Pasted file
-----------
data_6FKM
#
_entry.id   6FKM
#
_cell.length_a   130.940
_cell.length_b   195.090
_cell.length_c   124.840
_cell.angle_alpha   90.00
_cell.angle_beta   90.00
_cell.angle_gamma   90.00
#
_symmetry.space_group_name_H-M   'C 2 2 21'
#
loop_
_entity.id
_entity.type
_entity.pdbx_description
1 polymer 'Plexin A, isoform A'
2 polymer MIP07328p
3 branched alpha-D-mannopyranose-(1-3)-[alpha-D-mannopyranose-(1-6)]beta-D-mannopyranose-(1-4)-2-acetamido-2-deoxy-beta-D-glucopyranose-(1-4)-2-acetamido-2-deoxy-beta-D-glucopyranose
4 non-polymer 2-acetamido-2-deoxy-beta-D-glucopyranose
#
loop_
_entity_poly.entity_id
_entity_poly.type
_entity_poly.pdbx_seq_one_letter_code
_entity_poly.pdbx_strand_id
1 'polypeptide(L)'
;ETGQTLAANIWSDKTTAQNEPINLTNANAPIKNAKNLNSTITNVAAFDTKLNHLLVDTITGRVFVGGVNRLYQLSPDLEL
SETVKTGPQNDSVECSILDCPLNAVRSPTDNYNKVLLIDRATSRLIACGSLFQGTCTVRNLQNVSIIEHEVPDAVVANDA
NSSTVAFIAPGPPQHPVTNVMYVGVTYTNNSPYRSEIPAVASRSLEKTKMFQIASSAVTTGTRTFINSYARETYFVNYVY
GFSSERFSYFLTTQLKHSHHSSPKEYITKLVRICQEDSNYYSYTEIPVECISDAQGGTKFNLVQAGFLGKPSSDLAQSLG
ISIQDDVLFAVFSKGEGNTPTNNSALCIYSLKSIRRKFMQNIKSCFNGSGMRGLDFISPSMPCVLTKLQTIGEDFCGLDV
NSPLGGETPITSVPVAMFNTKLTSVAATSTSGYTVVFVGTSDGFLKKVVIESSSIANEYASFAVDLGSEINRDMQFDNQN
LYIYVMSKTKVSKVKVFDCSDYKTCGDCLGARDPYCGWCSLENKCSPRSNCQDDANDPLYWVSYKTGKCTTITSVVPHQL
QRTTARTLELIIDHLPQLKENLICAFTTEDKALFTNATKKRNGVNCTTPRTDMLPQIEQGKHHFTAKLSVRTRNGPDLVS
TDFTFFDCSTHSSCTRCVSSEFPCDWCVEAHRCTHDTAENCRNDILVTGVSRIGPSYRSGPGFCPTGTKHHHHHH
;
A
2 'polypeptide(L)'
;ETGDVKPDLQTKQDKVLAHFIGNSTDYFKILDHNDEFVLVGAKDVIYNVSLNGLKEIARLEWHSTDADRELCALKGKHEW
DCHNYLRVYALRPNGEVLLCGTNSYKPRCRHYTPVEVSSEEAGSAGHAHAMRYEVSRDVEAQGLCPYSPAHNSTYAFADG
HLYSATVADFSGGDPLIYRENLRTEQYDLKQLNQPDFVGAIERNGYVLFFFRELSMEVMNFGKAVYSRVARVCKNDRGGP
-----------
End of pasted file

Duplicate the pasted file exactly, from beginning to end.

data_6FKM
#
_entry.id   6FKM
#
_cell.length_a   130.940
_cell.length_b   195.090
_cell.length_c   124.840
_cell.angle_alpha   90.00
_cell.angle_beta   90.00
_cell.angle_gamma   90.00
#
_symmetry.space_group_name_H-M   'C 2 2 21'
#
loop_
_entity.id
_entity.type
_entity.pdbx_description
1 polymer 'Plexin A, isoform A'
2 polymer MIP07328p
3 branched alpha-D-mannopyranose-(1-3)-[alpha-D-mannopyranose-(1-6)]beta-D-mannopyranose-(1-4)-2-acetamido-2-deoxy-beta-D-glucopyranose-(1-4)-2-acetamido-2-deoxy-beta-D-glucopyranose
4 non-polymer 2-acetamido-2-deoxy-beta-D-glucopyranose
#
loop_
_entity_poly.entity_id
_entity_poly.type
_entity_poly.pdbx_seq_one_letter_code
_entity_poly.pdbx_strand_id
1 'polypeptide(L)'
;ETGQTLAANIWSDKTTAQNEPINLTNANAPIKNAKNLNSTITNVAAFDTKLNHLLVDTITGRVFVGGVNRLYQLSPDLEL
SETVKTGPQNDSVECSILDCPLNAVRSPTDNYNKVLLIDRATSRLIACGSLFQGTCTVRNLQNVSIIEHEVPDAVVANDA
NSSTVAFIAPGPPQHPVTNVMYVGVTYTNNSPYRSEIPAVASRSLEKTKMFQIASSAVTTGTRTFINSYARETYFVNYVY
GFSSERFSYFLTTQLKHSHHSSPKEYITKLVRICQEDSNYYSYTEIPVECISDAQGGTKFNLVQAGFLGKPSSDLAQSLG
ISIQDDVLFAVFSKGEGNTPTNNSALCIYSLKSIRRKFMQNIKSCFNGSGMRGLDFISPSMPCVLTKLQTIGEDFCGLDV
NSPLGGETPITSVPVAMFNTKLTSVAATSTSGYTVVFVGTSDGFLKKVVIESSSIANEYASFAVDLGSEINRDMQFDNQN
LYIYVMSKTKVSKVKVFDCSDYKTCGDCLGARDPYCGWCSLENKCSPRSNCQDDANDPLYWVSYKTGKCTTITSVVPHQL
QRTTARTLELIIDHLPQLKENLICAFTTEDKALFTNATKKRNGVNCTTPRTDMLPQIEQGKHHFTAKLSVRTRNGPDLVS
TDFTFFDCSTHSSCTRCVSSEFPCDWCVEAHRCTHDTAENCRNDILVTGVSRIGPSYRSGPGFCPTGTKHHHHHH
;
A
2 'polypeptide(L)'
;ETGDVKPDLQTKQDKVLAHFIGNSTDYFKILDHNDEFVLVGAKDVIYNVSLNGLKEIARLEWHSTDADRELCALKGKHEW
DCHNYLRVYALRPNGEVLLCGTNSYKPRCRHYTPVEVSSEEAGSAGHAHAMRYEVSRDVEAQGLCPYSPAHNSTYAFADG
HLYSATVADFSGGDPLIYRENLRTEQYDLKQLNQPDFVGAIERNGYVLFFFRELSMEVMNFGKAVYSRVARVCKNDRGGP